“Freeing ourselves from the ‘imprisonment of our appetites’ and experiencing the ‘glorious liberty’ of the Children of God!”
(Based on 1 Kings 19:9, 11-16 and Mt 5:27-32 – Friday of the 10th Week in Ordinary Time)
The Canadian author, Thomas Costain in his historical novel “The Three Edwards” speaks of the life of a 14th century Duke named Raynald Ill.
Raynald was extremely overweight and was commonly called by his Latin nickname “Crassus” which meant ‘fat’!
This Duke Raynald, after a violent quarrel, suffered defeat in a revolt by his younger brother Edward.
Edward captured Raynald, but did not kill him.
Instead he imprisoned Raynald in a room in the castle…
… and promised that he could regain his title and property, if he was able to escape from the room.
This task – to escape from the room – would have been pretty simple for most people, since the room had several windows and a door; none of which was locked!
But Raynald had a problem…. His size… His uncontrolled appetite!
Edward knew his elder brother…
… and He very well knew this weakness as well!
Each day, therefore, Edward send him a variety of delicious foods!
Instead of dieting his way out of the room, he began to relish on the grand food served to him…
… and Raynald grew fatter!
When Edward was questioned by the people on his cruelty for having captured his elder brother, he would reply, without any qualms:
“My brother is not a prisoner. He may leave when he so wills.”
The story goes on to say that Raynald stayed in that room for ten years and wasn’t released until after Edward died in battle.
But by then his health was so ruined, that he died within a year!
… as a prisoner of his own appetite!
How often is this a reality in our spiritual lives as well!
Sin sometimes captures our hearts so much…
… that we are unwilling to let go, and thus wither in our sinful state
Immorality and transgressions take over our lives so much…
… that we become slaves, and remain much bound to them.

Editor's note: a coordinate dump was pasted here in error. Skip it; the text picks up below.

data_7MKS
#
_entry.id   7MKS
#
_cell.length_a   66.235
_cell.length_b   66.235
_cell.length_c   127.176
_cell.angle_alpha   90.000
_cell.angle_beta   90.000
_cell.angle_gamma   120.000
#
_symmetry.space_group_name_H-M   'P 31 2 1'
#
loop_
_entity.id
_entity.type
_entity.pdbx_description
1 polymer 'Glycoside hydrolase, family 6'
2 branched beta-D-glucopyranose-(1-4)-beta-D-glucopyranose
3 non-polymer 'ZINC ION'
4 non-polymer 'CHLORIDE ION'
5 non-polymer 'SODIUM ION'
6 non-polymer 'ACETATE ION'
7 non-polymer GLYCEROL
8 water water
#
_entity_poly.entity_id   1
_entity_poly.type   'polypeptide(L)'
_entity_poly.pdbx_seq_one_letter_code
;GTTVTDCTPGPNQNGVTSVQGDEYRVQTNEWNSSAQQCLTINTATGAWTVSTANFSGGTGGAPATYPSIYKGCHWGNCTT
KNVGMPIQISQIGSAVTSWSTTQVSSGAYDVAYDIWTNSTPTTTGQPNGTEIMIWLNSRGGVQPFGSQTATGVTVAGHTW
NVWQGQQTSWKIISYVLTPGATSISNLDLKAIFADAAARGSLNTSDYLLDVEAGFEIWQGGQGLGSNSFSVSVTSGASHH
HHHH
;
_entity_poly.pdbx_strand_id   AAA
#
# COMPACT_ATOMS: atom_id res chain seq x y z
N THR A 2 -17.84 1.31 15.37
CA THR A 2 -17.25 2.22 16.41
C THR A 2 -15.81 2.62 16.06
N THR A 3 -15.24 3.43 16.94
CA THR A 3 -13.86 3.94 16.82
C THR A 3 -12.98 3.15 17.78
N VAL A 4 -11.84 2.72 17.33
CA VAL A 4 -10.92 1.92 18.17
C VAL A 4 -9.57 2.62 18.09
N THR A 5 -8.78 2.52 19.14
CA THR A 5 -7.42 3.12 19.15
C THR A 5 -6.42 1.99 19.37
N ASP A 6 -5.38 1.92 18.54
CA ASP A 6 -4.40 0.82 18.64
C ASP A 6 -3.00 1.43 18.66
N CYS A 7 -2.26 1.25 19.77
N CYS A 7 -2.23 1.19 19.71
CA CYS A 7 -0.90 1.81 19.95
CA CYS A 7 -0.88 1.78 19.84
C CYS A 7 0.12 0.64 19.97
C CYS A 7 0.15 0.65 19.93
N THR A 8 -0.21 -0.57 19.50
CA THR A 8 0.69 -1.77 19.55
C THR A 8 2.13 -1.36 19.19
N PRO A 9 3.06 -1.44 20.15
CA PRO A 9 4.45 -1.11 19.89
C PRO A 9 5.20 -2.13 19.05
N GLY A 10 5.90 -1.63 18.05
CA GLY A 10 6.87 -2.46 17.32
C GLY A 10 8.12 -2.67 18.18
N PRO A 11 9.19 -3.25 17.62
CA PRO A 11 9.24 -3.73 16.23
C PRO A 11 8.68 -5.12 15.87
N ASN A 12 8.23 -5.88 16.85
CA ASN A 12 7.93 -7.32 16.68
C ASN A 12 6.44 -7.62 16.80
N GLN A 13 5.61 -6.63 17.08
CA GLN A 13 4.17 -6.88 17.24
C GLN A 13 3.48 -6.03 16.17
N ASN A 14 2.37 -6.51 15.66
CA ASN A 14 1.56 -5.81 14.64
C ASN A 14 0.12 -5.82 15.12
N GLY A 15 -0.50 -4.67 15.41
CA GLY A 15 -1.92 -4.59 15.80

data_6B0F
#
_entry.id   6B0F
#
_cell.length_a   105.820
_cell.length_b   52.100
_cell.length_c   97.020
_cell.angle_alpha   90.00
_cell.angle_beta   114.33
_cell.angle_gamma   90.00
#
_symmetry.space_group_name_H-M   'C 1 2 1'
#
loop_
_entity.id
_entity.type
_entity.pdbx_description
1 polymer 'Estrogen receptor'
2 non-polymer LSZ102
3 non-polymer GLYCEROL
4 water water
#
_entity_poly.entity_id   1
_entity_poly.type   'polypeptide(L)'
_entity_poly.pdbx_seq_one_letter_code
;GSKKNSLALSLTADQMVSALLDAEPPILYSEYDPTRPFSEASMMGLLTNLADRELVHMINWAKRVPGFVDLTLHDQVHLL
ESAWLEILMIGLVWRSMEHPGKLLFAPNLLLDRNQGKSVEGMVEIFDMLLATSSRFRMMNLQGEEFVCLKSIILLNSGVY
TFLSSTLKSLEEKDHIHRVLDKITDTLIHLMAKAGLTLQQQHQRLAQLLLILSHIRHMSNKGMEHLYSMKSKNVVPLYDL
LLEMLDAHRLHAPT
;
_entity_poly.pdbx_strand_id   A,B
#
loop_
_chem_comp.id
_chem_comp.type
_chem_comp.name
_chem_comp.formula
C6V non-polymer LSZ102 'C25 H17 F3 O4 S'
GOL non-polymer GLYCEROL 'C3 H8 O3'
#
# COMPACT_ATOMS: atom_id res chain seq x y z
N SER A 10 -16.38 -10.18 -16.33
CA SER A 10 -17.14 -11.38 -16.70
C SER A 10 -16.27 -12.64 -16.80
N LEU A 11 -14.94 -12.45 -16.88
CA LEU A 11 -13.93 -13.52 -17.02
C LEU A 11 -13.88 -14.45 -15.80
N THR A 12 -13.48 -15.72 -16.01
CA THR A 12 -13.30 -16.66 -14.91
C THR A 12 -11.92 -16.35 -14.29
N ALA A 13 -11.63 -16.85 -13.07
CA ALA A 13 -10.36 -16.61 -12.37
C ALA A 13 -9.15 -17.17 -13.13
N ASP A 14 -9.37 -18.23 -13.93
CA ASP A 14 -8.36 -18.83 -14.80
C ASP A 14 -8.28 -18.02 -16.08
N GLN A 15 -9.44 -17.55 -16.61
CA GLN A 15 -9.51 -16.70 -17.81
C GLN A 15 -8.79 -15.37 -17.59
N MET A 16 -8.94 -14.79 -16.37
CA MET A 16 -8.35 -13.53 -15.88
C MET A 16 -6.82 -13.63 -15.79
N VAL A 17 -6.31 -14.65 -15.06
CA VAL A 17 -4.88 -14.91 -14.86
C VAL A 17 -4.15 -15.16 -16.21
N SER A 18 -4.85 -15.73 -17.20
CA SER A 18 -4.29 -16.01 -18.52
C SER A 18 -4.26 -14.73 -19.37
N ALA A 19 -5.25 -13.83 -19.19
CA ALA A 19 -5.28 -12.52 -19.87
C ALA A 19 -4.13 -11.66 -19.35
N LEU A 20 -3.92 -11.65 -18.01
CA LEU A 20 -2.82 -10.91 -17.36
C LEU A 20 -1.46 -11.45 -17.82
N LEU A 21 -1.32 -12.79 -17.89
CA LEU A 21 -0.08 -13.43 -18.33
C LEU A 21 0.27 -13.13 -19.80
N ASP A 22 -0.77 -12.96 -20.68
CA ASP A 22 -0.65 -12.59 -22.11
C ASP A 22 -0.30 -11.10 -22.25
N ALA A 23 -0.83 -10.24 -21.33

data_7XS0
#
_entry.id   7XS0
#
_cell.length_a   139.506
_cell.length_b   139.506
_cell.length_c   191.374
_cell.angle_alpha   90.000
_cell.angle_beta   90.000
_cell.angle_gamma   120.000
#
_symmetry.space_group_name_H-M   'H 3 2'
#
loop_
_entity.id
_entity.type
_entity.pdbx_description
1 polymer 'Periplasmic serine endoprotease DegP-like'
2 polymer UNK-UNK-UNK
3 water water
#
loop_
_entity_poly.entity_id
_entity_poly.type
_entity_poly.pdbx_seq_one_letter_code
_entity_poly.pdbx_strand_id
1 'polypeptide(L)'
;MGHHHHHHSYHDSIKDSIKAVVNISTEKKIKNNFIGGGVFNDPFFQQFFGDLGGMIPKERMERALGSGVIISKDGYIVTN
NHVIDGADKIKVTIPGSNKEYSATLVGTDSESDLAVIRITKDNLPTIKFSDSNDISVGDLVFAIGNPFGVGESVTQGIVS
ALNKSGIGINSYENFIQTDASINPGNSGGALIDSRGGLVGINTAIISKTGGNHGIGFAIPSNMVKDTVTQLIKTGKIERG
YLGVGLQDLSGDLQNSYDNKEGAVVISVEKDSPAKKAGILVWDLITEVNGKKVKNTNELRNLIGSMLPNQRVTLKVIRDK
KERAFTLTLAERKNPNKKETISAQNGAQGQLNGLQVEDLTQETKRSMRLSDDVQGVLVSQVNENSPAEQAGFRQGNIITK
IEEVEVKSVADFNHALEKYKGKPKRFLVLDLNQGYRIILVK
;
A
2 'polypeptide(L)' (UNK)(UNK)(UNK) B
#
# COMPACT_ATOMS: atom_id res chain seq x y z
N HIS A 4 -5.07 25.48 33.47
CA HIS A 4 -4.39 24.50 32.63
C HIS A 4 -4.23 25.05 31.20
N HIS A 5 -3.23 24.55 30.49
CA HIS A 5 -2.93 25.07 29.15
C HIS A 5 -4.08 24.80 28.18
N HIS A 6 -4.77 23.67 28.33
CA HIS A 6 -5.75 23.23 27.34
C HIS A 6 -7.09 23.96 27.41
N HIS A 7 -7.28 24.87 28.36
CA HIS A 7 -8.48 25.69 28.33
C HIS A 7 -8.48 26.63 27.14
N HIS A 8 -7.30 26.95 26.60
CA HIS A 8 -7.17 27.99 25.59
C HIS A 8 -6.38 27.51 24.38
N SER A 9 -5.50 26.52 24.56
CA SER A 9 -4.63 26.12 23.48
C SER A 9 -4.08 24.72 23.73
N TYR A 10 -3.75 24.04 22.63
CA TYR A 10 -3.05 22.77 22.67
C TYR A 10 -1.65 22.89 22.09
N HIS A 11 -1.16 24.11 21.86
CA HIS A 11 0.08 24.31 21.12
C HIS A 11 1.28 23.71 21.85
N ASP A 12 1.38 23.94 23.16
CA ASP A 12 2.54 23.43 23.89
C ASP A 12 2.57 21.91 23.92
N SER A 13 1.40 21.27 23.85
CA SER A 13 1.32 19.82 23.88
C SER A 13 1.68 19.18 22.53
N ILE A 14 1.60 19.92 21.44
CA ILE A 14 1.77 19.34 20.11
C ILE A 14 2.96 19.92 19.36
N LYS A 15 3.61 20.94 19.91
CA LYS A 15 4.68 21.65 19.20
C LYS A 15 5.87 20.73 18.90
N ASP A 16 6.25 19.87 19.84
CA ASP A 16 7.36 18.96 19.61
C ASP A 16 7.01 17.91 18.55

The Gospel of the Day is a powerful call by Jesus to make an honest examination of our state of life, and check whether we are imprisoned by sin…
… especially from the perspective of immorality and decadence in our ethical system.
Our modern society is often a rude and mute witness to many inhuman atrocities and abuses, especially against women and children.
The world seems to be more and more losing, the sense of sin!
In this context, it’s shocking to read the words of Jesus in today’s Gospel reading:
“Anyone who looks at a woman lustfully has committed adultery in his heart”! (Mt 5:28)
Jesus’ words pierces through the heart!
He gives no space for lame excuses and silly explanations…
… he hits straight at the target!
SIN consists not in some external actions alone…
… but SIN is conceived and given birth in one’s heart!
When we consider the society in which we live in, we find that…
Immorality is on the rise….
We pass through cities and towns…
We look through newspapers and magazines…
We scan across websites, swanky apps and fancy shops…
.. and we find that… Immorality is, indeed, on the rise!
Immoral pictures, sensual visuals, inhuman portrayal of persons, double-meaning talks have somehow become the order of the day!
We are very often surrounded by filth and lewdness in our society.